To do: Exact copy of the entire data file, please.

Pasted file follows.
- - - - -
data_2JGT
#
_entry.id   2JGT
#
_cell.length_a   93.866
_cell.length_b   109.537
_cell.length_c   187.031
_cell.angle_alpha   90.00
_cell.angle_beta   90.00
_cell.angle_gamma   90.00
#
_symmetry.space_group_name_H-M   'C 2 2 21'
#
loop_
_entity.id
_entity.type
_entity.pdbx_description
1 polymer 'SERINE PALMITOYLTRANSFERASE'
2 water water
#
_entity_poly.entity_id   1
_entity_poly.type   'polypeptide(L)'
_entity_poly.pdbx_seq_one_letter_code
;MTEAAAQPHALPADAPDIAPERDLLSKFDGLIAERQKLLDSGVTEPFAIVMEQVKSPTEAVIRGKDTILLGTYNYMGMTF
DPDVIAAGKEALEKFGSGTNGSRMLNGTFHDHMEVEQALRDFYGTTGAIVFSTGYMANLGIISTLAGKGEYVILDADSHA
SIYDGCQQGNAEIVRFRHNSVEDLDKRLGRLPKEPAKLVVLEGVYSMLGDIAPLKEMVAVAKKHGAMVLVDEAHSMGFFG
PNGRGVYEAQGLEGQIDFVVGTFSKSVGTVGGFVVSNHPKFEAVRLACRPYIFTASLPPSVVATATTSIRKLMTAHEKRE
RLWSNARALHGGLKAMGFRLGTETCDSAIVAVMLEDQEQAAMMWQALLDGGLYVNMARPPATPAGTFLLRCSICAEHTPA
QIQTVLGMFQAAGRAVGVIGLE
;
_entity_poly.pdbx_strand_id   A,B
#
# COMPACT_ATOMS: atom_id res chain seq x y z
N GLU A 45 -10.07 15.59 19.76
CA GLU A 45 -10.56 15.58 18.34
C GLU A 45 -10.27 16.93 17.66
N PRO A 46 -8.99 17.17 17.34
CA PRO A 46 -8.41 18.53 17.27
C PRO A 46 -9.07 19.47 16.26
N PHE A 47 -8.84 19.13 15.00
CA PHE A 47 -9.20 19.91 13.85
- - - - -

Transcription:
data_2JGT
#
_entry.id   2JGT
#
_cell.length_a   93.866
_cell.length_b   109.537
_cell.length_c   187.031
_cell.angle_alpha   90.00
_cell.angle_beta   90.00
_cell.angle_gamma   90.00
#
_symmetry.space_group_name_H-M   'C 2 2 21'
#
loop_
_entity.id
_entity.type
_entity.pdbx_description
1 polymer 'SERINE PALMITOYLTRANSFERASE'
2 water water
#
_entity_poly.entity_id   1
_entity_poly.type   'polypeptide(L)'
_entity_poly.pdbx_seq_one_letter_code
;MTEAAAQPHALPADAPDIAPERDLLSKFDGLIAERQKLLDSGVTEPFAIVMEQVKSPTEAVIRGKDTILLGTYNYMGMTF
DPDVIAAGKEALEKFGSGTNGSRMLNGTFHDHMEVEQALRDFYGTTGAIVFSTGYMANLGIISTLAGKGEYVILDADSHA
SIYDGCQQGNAEIVRFRHNSVEDLDKRLGRLPKEPAKLVVLEGVYSMLGDIAPLKEMVAVAKKHGAMVLVDEAHSMGFFG
PNGRGVYEAQGLEGQIDFVVGTFSKSVGTVGGFVVSNHPKFEAVRLACRPYIFTASLPPSVVATATTSIRKLMTAHEKRE
RLWSNARALHGGLKAMGFRLGTETCDSAIVAVMLEDQEQAAMMWQALLDGGLYVNMARPPATPAGTFLLRCSICAEHTPA
QIQTVLGMFQAAGRAVGVIGLE
;
_entity_poly.pdbx_strand_id   A,B
#
# COMPACT_ATOMS: atom_id res chain seq x y z
N GLU A 45 -10.07 15.59 19.76
CA GLU A 45 -10.56 15.58 18.34
C GLU A 45 -10.27 16.93 17.66
N PRO A 46 -8.99 17.17 17.34
CA PRO A 46 -8.41 18.53 17.27
C PRO A 46 -9.07 19.47 16.26
N PHE A 47 -8.84 19.13 15.00
CA PHE A 47 -9.20 19.91 13.85